mdchachi

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I think you should check with your university to see if there is any way to spend a semester or otherwise get an opportunity to visit Japan. Maybe check into what opportunities there may be in relation to Oklahoma's sister state relationship with Kyoto Prefecture. For example in Michigan there's a program where Michigan students staff a tourist boat on Lake Biwa. Free labor for them and university credits for the students.
 

Majestic

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Drawbacks to Japanese citizenship:
No "Miranda Rights"
No guarantee of trial by peers
Conviction rate of nearly 100%, meaning if the police arrest you for something, you will be found guilty of something. Another way to say this: the law heavily favors the police.
Outdated and ossified women's roles that, as a Japanese, it is very hard to resist without facing some isolation.
Dual citizenship not allowed - means naturalizing as a Japanese requires you to abandon your US citizenship. This means applying for ESTA when you wish to visit the US (and all that entails). It also means you deny your children the right to US citizenship. Not an issue if you truly wish to leave the US behind, but it becomes a major issue if you think you might like to retire in Hawaii or Florida, but you can't because you are not a US citizen. Or, if you wish to send your kids to university in America, but it becomes prohibitively expensive because they are foreign students and must pay the fees as foreign students. Or, if either of your parents are sick and you need to return home immediately, but there is a problem with your ESTA or a problem with you visiting the US for any length of time longer than 3 months.
A real estate market that is still horribly damaged from the real-estate bubble of the late-1980s, and the grim demographic outlook, particularly in rural Japan. Meaning; real estate is a declining asset in Japan. People lose money on houses. All the time. For the last 30+ years. This is not a problem just for naturalized citizens - but consider bringing all your cash to Japan, and then investing your life savings into a money-losing asset. Is your retirement secure? Is your post-retirement support system in place? Are you financially secure enough so that you can live in a metropolitan area where there are many conveniences and diversions, and foreign couples and kids are not unusual. Or will you be priced out of the metro areas, and have your choices limited to a cramped suburb, or out in the boondocks which may cause you to have a 2+ hour commute (on crowded public transport. Your job may not allow you to commute to work by car because your job may not have parking spaces, and because your job has some legal liability while you commute, and it is within their legal rights to forbid you to commute by car or motorcycle.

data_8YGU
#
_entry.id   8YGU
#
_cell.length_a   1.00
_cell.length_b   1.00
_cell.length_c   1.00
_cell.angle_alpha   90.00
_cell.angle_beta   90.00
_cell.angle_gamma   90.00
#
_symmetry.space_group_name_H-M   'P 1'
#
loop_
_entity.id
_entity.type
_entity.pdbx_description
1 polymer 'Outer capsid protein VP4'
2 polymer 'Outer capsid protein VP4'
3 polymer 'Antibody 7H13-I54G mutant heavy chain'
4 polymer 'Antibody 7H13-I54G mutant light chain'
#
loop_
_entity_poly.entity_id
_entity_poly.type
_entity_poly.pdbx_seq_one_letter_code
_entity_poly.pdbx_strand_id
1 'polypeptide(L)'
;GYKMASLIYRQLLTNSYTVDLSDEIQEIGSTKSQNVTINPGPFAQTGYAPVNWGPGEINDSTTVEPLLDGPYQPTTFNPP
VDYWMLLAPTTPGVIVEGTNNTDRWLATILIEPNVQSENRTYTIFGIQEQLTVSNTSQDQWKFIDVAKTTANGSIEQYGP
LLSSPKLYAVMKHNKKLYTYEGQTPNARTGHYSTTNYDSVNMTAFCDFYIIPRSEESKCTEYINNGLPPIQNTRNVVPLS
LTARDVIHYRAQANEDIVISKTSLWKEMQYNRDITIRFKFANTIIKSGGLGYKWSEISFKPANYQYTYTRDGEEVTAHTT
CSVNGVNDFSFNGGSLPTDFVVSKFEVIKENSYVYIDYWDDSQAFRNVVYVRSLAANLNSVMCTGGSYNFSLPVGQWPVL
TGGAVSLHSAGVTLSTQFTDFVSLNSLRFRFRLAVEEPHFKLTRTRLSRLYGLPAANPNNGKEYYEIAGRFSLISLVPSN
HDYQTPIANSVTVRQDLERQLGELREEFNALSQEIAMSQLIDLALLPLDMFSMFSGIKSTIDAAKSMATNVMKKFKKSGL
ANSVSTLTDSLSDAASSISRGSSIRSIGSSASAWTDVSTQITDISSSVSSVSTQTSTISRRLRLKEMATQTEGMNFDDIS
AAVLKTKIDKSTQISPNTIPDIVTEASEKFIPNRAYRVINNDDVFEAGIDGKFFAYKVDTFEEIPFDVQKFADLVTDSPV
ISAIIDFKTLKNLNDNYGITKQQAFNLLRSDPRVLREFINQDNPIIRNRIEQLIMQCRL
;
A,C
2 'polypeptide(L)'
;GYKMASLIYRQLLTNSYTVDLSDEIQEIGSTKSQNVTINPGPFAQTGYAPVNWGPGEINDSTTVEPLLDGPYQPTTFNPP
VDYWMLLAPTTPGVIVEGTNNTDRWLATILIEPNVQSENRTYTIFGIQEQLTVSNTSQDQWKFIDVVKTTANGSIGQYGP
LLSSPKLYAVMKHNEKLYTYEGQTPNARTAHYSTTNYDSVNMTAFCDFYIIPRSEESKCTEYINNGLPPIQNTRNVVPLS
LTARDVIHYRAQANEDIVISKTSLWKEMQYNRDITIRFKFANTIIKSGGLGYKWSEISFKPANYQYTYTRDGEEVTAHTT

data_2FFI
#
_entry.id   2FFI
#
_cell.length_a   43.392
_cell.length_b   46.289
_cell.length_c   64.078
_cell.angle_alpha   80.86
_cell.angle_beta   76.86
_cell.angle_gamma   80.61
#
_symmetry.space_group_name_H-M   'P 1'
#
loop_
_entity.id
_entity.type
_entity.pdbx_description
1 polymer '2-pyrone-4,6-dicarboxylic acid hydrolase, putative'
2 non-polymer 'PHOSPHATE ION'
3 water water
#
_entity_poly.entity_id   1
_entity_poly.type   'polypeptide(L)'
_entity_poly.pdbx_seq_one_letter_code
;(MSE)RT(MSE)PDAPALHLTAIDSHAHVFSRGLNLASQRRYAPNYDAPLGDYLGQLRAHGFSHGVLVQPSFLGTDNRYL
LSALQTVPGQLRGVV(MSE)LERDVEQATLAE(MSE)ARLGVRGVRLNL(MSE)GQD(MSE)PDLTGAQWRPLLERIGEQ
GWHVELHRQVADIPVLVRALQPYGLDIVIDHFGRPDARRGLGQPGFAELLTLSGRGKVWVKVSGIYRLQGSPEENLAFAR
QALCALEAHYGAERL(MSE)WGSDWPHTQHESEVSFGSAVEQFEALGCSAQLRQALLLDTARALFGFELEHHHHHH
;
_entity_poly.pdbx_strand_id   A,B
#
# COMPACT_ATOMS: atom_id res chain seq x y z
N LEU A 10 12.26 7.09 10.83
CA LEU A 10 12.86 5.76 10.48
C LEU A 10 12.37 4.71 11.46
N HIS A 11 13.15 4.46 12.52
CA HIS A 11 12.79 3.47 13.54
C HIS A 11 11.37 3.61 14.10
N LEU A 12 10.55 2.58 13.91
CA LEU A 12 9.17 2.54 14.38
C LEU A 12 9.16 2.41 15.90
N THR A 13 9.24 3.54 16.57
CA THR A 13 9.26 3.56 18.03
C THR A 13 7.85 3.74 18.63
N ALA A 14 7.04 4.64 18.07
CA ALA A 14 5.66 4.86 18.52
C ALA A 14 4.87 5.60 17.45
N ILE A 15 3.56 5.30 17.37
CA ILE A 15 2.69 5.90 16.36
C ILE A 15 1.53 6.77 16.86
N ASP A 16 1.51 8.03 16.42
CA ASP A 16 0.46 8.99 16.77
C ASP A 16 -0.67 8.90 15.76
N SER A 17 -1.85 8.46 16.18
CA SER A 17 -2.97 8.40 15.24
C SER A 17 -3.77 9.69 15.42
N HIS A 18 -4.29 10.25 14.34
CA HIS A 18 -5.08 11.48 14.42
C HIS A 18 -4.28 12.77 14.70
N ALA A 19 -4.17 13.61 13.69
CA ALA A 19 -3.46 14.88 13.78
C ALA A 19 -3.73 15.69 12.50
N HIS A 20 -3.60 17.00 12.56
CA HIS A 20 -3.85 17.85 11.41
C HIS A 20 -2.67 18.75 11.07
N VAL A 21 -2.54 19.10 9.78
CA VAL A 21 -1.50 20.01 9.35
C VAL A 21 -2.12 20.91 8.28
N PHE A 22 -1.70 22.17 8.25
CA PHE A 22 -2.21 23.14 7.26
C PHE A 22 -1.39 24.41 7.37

These are some of the negatives. I only add these now because I see this thread popping up in the "Recent Topics" banner, and I keep thinking about the negatives. I'm a permanent resident of Japan, by the way (not a naturalized Japanese). There is no benefit to me for becoming a Japanese citizen, except the right to vote, which is not insignificant, but to me not worth the downside.
 

Mike Cash

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As the saying goes, "Life is what happens while you were busy making other plans". There are so many things that are going to happen to him, her, and them between now and 5+ years from now that there really is little point into taking this too seriously right now.
 

Majestic

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Yes - I thought it might be useful not only for the OP, but for other people who have the same question. It seems we've had a couple of people recently bring up the idea of becoming naturalized citizens of Japan, without ever having set foot in the country. And, to be candid, I can remember having similar ideas when I was first preparing to come to Japan, lo these many years ago. So this is kind of a way for the old me to look back on the young me and say, "some of these things are worth thinking about".
Also to anyone interested, I have lived a few decades in Japan now, and am very happy with that decision, despite some of the negatives I have raised. I may well retire here.
 

Glenski

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I've been teaching English here since 1998. Don't even try comparing American students and teachers to Japanese ones. You seem to think Japanese kids will be a pushover. Ha!

What about your fiancé? What does she plan to do here, and what are her qualifications?